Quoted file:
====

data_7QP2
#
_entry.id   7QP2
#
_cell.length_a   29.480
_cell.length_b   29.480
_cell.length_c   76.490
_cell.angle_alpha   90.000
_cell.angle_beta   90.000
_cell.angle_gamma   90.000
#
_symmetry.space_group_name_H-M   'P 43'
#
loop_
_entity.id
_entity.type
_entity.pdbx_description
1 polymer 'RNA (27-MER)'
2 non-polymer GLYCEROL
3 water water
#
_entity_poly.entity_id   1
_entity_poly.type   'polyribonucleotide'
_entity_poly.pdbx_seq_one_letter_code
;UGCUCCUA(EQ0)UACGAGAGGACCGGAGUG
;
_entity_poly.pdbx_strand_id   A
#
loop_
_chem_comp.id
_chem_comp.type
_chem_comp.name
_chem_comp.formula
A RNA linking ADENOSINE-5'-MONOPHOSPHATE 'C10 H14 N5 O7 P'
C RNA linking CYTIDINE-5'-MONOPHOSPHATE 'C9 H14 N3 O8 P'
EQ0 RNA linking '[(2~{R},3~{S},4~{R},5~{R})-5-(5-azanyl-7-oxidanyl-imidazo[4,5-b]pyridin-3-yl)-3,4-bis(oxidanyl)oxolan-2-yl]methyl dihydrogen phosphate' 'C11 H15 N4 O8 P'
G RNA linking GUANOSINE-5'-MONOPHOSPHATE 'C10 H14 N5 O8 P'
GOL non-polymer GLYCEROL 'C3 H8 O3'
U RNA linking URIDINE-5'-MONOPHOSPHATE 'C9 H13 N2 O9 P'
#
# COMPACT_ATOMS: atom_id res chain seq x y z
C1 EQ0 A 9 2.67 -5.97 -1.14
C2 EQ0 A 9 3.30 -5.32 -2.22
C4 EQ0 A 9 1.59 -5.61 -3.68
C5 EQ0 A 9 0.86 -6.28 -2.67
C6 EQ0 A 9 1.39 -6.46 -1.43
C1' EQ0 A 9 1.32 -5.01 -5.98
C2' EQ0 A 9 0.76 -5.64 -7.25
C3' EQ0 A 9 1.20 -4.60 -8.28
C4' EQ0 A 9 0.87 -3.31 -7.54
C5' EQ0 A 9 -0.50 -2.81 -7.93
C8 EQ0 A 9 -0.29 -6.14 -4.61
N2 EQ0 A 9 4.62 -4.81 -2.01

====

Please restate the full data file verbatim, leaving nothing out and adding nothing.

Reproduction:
data_7QP2
#
_entry.id   7QP2
#
_cell.length_a   29.480
_cell.length_b   29.480
_cell.length_c   76.490
_cell.angle_alpha   90.000
_cell.angle_beta   90.000
_cell.angle_gamma   90.000
#
_symmetry.space_group_name_H-M   'P 43'
#
loop_
_entity.id
_entity.type
_entity.pdbx_description
1 polymer 'RNA (27-MER)'
2 non-polymer GLYCEROL
3 water water
#
_entity_poly.entity_id   1
_entity_poly.type   'polyribonucleotide'
_entity_poly.pdbx_seq_one_letter_code
;UGCUCCUA(EQ0)UACGAGAGGACCGGAGUG
;
_entity_poly.pdbx_strand_id   A
#
loop_
_chem_comp.id
_chem_comp.type
_chem_comp.name
_chem_comp.formula
A RNA linking ADENOSINE-5'-MONOPHOSPHATE 'C10 H14 N5 O7 P'
C RNA linking CYTIDINE-5'-MONOPHOSPHATE 'C9 H14 N3 O8 P'
EQ0 RNA linking '[(2~{R},3~{S},4~{R},5~{R})-5-(5-azanyl-7-oxidanyl-imidazo[4,5-b]pyridin-3-yl)-3,4-bis(oxidanyl)oxolan-2-yl]methyl dihydrogen phosphate' 'C11 H15 N4 O8 P'
G RNA linking GUANOSINE-5'-MONOPHOSPHATE 'C10 H14 N5 O8 P'
GOL non-polymer GLYCEROL 'C3 H8 O3'
U RNA linking URIDINE-5'-MONOPHOSPHATE 'C9 H13 N2 O9 P'
#
# COMPACT_ATOMS: atom_id res chain seq x y z
C1 EQ0 A 9 2.67 -5.97 -1.14
C2 EQ0 A 9 3.30 -5.32 -2.22
C4 EQ0 A 9 1.59 -5.61 -3.68
C5 EQ0 A 9 0.86 -6.28 -2.67
C6 EQ0 A 9 1.39 -6.46 -1.43
C1' EQ0 A 9 1.32 -5.01 -5.98
C2' EQ0 A 9 0.76 -5.64 -7.25
C3' EQ0 A 9 1.20 -4.60 -8.28
C4' EQ0 A 9 0.87 -3.31 -7.54
C5' EQ0 A 9 -0.50 -2.81 -7.93
C8 EQ0 A 9 -0.29 -6.14 -4.61
N2 EQ0 A 9 4.62 -4.81 -2.01